Once we collected our bags we realized that my usual obsessive trip preparation had a huge hole in it. I didn’t really know where we were to spend the next two days. I kept running into dead ends when trying to book a Sunday/Monday stay in Wellington until one B&B owner told me he would refer my request to friends of his who were overseas at the time. They didn’t have a web-site but he sent along a photo of a nice-looking Victorian. Sure enough, I received an email from a couple on the Cote d’Azur stating that they were certain the dates would be fine. A few months later I sent a “just checking” email and they responded that they were in Hawaii but that we were on their calendar. Ann would pick us up inside the ferry terminal at the Avis desk. At that point I just put my faith in my past experience that every Kiwi was polite, considerate, caring and a great host.

    Trouble was, the terminal was emptying out and there was no one anywhere near the Avis desk who looked to be a stranger looking for a stranger. Fine, we’ll take a cab. Only I don’t have an address. Do we have a cell phone? No. Do we have coins for a payphone? No. I found a phone that took credit cards and dialed the phone number with trepidation. She answered! “I’ll be there in ten minutes.” And she was.

    To describe Ann as bubbly makes her sound a bit too perky so let’s just say she is enthusiastic. We received a running commentary on sites and things to do while she drove us to her home. And then we entered a page from Architectural Digest. It wasn’t marred in the least by the fact that Dartry was just finishing up the ironing in the lounge. Do you remember the scene in Love Actually when Laura Linney’s character does a private little happy dance? That was our reaction when we were shown into our suite. The king bed was dwarfed in a huge high-ceilinged room with an antique table in the bay window, a fireplace, a concealed mini-kitchenette “in case you just want to order in”, an entertainment center and nice bath. Wow.

    It was Valentine’s Day and we had no dinner reservations, but Ann sent us on the early side to her favorite neighborhood restaurant, Floriditas . Floriditas is a casual restaurant serving fresh, very good food. I had one of the best risottos I have ever eaten. Everything we ordered was great. Partway through our meal I looked at the couple sitting at the next table, turned to my husband and whispered, “Milford Track?” Here we were, half-way around the world, sitting next to a couple from Auckland we had met on the Milford Track two years before.

    February 15 – Walking around Wellington

    We woke to a sunny day so decided to take advantage of the weather and save the museum for another day. We wandered aimlessly for a bit, just getting our bearings, and then we strolled past Parliament and into Old St. Paul’s. This is a beautiful little wooden gothic style church. I surprised myself by choking up a bit when the docent proudly pointed out the 48-star American flag left by Marines on their way to fight in the Pacific.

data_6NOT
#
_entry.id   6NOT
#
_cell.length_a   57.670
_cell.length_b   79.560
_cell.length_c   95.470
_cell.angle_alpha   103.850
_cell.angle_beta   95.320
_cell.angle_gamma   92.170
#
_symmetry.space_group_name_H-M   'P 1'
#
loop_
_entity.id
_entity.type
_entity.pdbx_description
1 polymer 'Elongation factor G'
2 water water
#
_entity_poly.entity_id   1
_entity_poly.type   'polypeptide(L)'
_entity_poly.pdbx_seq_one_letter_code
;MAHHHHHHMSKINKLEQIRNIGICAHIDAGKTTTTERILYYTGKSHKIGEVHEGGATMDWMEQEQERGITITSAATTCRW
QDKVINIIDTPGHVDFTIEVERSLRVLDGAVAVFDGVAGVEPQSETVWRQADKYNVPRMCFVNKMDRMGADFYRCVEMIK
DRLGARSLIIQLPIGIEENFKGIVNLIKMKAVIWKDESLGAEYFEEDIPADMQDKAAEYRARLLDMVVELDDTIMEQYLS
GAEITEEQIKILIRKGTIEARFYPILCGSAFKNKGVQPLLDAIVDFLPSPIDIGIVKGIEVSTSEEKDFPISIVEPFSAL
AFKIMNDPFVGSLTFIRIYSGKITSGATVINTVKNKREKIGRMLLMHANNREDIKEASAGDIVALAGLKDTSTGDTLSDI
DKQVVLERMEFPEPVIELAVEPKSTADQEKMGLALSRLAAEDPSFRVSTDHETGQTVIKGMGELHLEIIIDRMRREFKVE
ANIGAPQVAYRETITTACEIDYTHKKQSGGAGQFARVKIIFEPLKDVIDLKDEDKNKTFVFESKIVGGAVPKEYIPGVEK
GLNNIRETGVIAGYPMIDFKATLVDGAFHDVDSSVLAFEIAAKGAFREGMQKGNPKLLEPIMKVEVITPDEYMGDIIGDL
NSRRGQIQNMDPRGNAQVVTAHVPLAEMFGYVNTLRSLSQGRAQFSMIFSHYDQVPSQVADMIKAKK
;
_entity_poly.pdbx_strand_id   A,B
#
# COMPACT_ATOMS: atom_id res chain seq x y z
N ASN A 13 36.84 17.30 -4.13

We spent the bulk of the day touring the Botanic Gardens, reveling in the summer blooms and enjoying the many trails. There is an attractive looking café near the rose garden and we wished that we had taken advantage of it.

    After multiple glasses of wine and great conversation back at Ann and Dartry’s, Ann suggested a dining itinerary based on the fact that we wanted a salad and something light. (Actually I wanted to go back to Floriditas but felt that I should adopt some of Ann’s enthusiasm.) Even though her plans for us were all within walking distance Ann wanted to drive us to dinner so that she could point out where she wanted us to go after dinner, so off we went in her little car. The restaurant she originally suggested had a line out the door – turns out they have a two-for-one offer on Mondays – so we ended up at Monsoon Poon Overall it was too “happening” and noisy for our old foggies’ taste, but the Asian fusion menu with strong Indian leanings was interesting. The next stop was The Library which bills itself as a reading room, lounge bar, with live music and sweets & treats. Their card doesn’t have an address so all I can tell you is that it is on the second floor just around the corner from Chow which is at 45 Tory Street. The Library is a bit like the old fern bars without the ferns and the pick-up scene. It was a very comfortable space to enjoy a glass of wine or a late night coffee.

    I woke with a start that night thinking OMG I have no idea what this place is costing us! And I bet they only take cash! Here are the details as I know them of this fabulous homestay. Ann and Dartry Lamb bootstrapped themselves to where they are today. They now own 3 houses in a row on Buller Street called City Villas. They turned them into 6 flats, 5 of which are rented out, 1 in which they live and have the B&B. When I noted that they must have an amazing painter as the high gloss walls in our bath were flawless, Ann nodded to Dartry. They do all the work themselves. She does all the decorating, sews the draperies, upholsters the furnishings, refinishes the floors, etc. etc. They don’t maintain a website as they travel 6 months out of the year. They rely on word of mouth. Their email is [email protected] The price is $150 NZ per night.